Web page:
Difference between revisions of "Linear Systems"
(→Chapter Summary: converted <math> to <amsmath>) 

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This chapter introduces the analysis tools for linear input/output systems.  This chapter introduces the analysis tools for linear input/output systems.  
<ol>  <ol>  
−  <li> <p>A ''linear system'' is one in which the output is jointly linear in the intitial condition for the system and the input to the system. In particular, a linear system has the property that if we apply an input <  +  <li> <p>A ''linear system'' is one in which the output is jointly linear in the intitial condition for the system and the input to the system. In particular, a linear system has the property that if we apply an input <amsmath>u(t) = \alpha u_1(t) + \beta u_2(t)</amsmath> with zero initial condition, the corresponding output will be <amsmath>y(t) = \alpha y_1(t) + \beta y_2(t)</amsmath>, where <amsmath>y_i</amsmath> is the output associated with the input <amsmath>u_i</amsmath>. This propery is called linear ''superposition''.</p></li> 
<li><p><span id=SISO>A differential equation of the form  <li><p><span id=SISO>A differential equation of the form  
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</p></li>  </p></li>  
−  <li><p>A linear system <center><amsmath>\dot x = A x</amsmath></center> is [[Dynamic Behavior#stabilityasymptotically stable]] if and only if all eigenvalues of <  +  <li><p>A linear system <center><amsmath>\dot x = A x</amsmath></center> is [[Dynamic Behavior#stabilityasymptotically stable]] if and only if all eigenvalues of <amsmath>A</amsmath> all have strictly negative real part and is {{unstable}} if any eigenvalue of <amsmath>A</amsmath> has strictly positive real part. For systems with eigenvalues having zero realpart, stability is determined by using the ''[http://en.wikipedia.org/wiki/Jordan_normal_form Jordan normal form]'' associated with the matrix. A system with eigenvalues that have no strictly positive real part is stable if and only if the Jordan block corresponding to each eigenvalue with zero part is a scalar (1x1) block.</p></li>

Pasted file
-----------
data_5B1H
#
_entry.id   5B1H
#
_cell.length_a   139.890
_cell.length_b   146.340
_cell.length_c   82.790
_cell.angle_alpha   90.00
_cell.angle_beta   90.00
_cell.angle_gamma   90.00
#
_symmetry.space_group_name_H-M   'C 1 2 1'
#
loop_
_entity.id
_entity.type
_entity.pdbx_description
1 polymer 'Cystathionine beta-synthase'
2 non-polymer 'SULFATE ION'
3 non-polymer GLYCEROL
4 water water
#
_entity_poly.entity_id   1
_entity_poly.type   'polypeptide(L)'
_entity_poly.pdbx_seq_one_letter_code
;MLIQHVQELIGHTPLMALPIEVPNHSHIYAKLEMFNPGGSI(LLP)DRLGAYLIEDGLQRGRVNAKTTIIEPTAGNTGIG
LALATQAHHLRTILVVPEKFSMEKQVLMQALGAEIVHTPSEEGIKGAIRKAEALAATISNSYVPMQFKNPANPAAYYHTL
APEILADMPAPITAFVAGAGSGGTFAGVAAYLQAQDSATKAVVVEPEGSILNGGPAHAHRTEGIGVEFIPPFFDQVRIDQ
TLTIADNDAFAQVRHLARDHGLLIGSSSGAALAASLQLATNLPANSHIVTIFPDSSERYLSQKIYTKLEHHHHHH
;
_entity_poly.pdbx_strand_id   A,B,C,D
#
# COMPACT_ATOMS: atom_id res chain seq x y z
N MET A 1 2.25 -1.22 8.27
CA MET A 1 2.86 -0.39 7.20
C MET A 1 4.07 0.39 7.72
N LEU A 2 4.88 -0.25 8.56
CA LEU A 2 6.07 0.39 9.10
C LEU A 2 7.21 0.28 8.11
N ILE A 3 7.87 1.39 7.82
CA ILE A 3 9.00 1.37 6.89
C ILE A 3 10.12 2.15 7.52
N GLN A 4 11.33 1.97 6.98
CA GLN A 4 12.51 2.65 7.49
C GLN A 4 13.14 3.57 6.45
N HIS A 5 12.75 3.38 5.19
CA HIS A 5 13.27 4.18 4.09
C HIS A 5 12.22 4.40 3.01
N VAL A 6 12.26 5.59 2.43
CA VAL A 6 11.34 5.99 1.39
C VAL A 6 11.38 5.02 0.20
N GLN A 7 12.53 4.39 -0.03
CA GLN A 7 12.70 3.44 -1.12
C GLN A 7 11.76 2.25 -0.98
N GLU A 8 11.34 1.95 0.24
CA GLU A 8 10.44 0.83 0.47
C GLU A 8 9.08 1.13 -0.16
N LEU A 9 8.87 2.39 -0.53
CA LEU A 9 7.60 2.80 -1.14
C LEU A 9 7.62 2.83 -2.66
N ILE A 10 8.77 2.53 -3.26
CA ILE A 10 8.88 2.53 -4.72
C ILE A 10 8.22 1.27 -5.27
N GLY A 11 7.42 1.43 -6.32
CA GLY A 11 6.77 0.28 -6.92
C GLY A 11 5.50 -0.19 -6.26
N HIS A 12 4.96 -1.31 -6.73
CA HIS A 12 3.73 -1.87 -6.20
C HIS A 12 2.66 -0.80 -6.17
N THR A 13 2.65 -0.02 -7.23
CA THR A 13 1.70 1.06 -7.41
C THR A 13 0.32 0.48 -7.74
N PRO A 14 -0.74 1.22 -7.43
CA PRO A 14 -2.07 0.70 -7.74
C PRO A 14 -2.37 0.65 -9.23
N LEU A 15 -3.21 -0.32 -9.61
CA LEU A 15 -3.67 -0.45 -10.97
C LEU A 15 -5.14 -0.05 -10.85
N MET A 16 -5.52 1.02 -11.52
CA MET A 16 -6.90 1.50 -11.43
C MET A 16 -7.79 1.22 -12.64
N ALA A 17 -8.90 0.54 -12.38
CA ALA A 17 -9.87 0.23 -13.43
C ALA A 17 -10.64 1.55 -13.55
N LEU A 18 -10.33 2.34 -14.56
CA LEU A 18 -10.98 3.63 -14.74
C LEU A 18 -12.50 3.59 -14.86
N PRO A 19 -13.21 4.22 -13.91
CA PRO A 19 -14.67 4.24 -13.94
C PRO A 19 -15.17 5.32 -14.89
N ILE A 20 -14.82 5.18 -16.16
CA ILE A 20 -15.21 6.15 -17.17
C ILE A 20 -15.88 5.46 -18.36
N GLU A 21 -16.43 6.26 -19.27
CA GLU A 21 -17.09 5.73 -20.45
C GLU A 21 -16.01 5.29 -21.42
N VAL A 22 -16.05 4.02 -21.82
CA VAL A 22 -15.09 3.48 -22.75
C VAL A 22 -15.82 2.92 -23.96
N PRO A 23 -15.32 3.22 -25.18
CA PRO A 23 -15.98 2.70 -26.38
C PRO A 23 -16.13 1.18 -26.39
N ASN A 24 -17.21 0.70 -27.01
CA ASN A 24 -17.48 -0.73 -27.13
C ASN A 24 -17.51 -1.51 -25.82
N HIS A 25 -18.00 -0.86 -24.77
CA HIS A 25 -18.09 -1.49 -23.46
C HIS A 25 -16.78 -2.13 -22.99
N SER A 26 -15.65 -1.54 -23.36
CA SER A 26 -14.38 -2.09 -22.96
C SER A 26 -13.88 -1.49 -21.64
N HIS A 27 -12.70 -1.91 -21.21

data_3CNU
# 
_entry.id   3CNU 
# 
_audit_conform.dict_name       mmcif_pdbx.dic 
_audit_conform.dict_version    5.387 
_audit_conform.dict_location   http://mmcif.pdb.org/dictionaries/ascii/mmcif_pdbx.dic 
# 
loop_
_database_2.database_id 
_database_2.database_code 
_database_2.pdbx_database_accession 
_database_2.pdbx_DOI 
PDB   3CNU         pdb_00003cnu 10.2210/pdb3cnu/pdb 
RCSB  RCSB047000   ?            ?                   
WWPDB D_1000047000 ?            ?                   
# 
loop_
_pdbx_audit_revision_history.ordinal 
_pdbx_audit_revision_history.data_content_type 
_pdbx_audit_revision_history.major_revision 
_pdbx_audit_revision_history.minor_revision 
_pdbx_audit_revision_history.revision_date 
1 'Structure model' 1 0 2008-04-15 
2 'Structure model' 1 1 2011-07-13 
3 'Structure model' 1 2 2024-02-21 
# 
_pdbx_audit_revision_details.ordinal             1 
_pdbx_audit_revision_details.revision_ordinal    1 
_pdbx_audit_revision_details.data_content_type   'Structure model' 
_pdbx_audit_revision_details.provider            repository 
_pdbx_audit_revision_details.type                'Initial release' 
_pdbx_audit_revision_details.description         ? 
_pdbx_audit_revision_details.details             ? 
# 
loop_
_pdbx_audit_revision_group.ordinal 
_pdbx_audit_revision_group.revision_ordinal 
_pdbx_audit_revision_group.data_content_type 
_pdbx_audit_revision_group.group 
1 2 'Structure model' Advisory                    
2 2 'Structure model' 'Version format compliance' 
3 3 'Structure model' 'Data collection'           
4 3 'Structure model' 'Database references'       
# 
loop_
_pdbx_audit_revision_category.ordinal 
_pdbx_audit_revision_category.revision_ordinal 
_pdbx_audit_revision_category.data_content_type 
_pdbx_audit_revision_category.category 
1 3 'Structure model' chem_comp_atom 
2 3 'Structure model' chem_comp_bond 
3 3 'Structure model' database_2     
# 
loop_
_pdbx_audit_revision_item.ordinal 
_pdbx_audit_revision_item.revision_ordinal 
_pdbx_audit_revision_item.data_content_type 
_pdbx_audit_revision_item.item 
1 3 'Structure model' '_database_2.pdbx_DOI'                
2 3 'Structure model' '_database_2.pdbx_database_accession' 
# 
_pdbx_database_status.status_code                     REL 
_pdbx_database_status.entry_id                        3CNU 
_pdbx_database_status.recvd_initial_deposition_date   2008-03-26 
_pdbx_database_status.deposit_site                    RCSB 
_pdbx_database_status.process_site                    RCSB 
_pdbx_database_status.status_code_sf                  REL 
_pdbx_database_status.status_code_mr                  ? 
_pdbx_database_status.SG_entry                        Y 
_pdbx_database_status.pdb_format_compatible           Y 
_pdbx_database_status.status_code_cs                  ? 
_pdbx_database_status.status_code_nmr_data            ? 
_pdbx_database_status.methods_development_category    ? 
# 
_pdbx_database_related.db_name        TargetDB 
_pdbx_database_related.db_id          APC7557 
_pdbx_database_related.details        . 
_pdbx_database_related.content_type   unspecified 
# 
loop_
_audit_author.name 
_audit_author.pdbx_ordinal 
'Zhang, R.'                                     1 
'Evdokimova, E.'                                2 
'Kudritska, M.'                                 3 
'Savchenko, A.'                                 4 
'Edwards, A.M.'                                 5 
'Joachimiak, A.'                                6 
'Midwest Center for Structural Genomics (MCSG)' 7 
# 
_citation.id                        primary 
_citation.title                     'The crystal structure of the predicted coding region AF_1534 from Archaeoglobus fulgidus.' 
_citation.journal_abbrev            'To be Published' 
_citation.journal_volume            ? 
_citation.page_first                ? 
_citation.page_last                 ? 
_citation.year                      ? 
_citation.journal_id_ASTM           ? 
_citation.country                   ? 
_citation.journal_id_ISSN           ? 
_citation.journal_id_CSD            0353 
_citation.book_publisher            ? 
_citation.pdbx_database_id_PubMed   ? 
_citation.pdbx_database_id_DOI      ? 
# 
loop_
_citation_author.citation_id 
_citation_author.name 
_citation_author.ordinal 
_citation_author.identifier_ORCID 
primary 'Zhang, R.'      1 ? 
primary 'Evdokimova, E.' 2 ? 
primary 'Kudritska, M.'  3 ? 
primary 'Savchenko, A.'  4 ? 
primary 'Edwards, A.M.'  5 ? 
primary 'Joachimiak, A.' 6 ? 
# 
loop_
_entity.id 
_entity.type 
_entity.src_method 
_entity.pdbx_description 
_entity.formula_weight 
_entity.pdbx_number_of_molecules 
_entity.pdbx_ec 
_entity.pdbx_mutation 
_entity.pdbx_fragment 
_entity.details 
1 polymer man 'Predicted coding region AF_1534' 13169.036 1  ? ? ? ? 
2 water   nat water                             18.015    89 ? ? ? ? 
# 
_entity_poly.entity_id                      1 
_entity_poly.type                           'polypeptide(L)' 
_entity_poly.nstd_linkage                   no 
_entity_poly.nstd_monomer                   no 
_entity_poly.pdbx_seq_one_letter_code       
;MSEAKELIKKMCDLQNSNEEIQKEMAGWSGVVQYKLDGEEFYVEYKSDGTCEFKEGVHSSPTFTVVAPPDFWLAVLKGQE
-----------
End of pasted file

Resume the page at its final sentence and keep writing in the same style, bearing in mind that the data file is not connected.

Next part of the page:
−  <li><p>The input/output response of a (stable) linear system contains a transient region portion, which eventually decays to zero, and a steady state portion, which persists over time. Two special responses are the ''step response'', which is the output corresponding to an step input applied at <  +  <li><p>The input/output response of a (stable) linear system contains a transient region portion, which eventually decays to zero, and a steady state portion, which persists over time. Two special responses are the ''step response'', which is the output corresponding to an step input applied at <amsmath>t = 0</amsmath> and the ''frequency response'', which is the response of the system to a sinusoidal input at a given frequency.</p></li> 
<li><p>  <li><p>  
The step response is characterized by the following parameters:  The step response is characterized by the following parameters:  
−  * The ''steady state value'', <  +  * The ''steady state value'', <amsmath>y_{ss}</amsmath>, of a step response is the final level of the output, assuming it converges. 
−  * The ''rise time'', <  +  * The ''rise time'', <amsmath>T_r</amsmath>, is the amount of time required for the signal to go from 10% of its final value to 90% of its final value. 
−  * The ''overshoot'', <  +  * The ''overshoot'', <amsmath>M_p</amsmath>, is the percentage of the initial value by which the signal initially rises above the final value. 
−  * The ''settling time'', <  +  * The ''settling time'', <amsmath>T_s</amsmath>, is the amount of time required for the signal to stay within 5% of its final value for all future times. 
</p></li>  </p></li>  
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t}}_{\text{steady state}},  t}}_{\text{steady state}},  
</amsmath></center>  </amsmath></center>  
−  where <amsmath>\cos\omega t = \frac{1}{2} \left(e^{j \omega t} + e^{j \omega t}\right)</amsmath> and <  +  where <amsmath>\cos\omega t = \frac{1}{2} \left(e^{j \omega t} + e^{j \omega t}\right)</amsmath> and <amsmath>s = j \omega</amsmath>. The gain and phase of the frequency response are given by 
<center><amsmath>  <center><amsmath>